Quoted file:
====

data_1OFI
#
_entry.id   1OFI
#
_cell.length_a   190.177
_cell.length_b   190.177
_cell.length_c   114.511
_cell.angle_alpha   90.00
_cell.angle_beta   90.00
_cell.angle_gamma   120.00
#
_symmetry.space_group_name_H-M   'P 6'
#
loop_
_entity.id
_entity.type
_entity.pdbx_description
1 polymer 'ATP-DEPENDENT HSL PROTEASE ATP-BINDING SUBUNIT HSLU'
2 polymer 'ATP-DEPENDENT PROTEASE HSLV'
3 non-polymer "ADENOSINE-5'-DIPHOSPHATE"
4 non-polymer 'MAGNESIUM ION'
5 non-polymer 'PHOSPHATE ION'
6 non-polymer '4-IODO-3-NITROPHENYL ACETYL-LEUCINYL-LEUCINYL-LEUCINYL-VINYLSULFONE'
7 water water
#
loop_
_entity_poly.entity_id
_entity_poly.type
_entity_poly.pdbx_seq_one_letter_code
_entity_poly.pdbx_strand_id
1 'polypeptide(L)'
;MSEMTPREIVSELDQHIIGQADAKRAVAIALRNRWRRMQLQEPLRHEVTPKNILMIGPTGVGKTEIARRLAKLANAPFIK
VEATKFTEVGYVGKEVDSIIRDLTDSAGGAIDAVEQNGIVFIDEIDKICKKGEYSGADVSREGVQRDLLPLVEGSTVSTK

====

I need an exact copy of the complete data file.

data_1OFI
#
_entry.id   1OFI
#
_cell.length_a   190.177
_cell.length_b   190.177
_cell.length_c   114.511
_cell.angle_alpha   90.00
_cell.angle_beta   90.00
_cell.angle_gamma   120.00
#
_symmetry.space_group_name_H-M   'P 6'
#
loop_
_entity.id
_entity.type
_entity.pdbx_description
1 polymer 'ATP-DEPENDENT HSL PROTEASE ATP-BINDING SUBUNIT HSLU'
2 polymer 'ATP-DEPENDENT PROTEASE HSLV'
3 non-polymer "ADENOSINE-5'-DIPHOSPHATE"
4 non-polymer 'MAGNESIUM ION'
5 non-polymer 'PHOSPHATE ION'
6 non-polymer '4-IODO-3-NITROPHENYL ACETYL-LEUCINYL-LEUCINYL-LEUCINYL-VINYLSULFONE'
7 water water
#
loop_
_entity_poly.entity_id
_entity_poly.type
_entity_poly.pdbx_seq_one_letter_code
_entity_poly.pdbx_strand_id
1 'polypeptide(L)'
;MSEMTPREIVSELDQHIIGQADAKRAVAIALRNRWRRMQLQEPLRHEVTPKNILMIGPTGVGKTEIARRLAKLANAPFIK
VEATKFTEVGYVGKEVDSIIRDLTDSAGGAIDAVEQNGIVFIDEIDKICKKGEYSGADVSREGVQRDLLPLVEGSTVSTK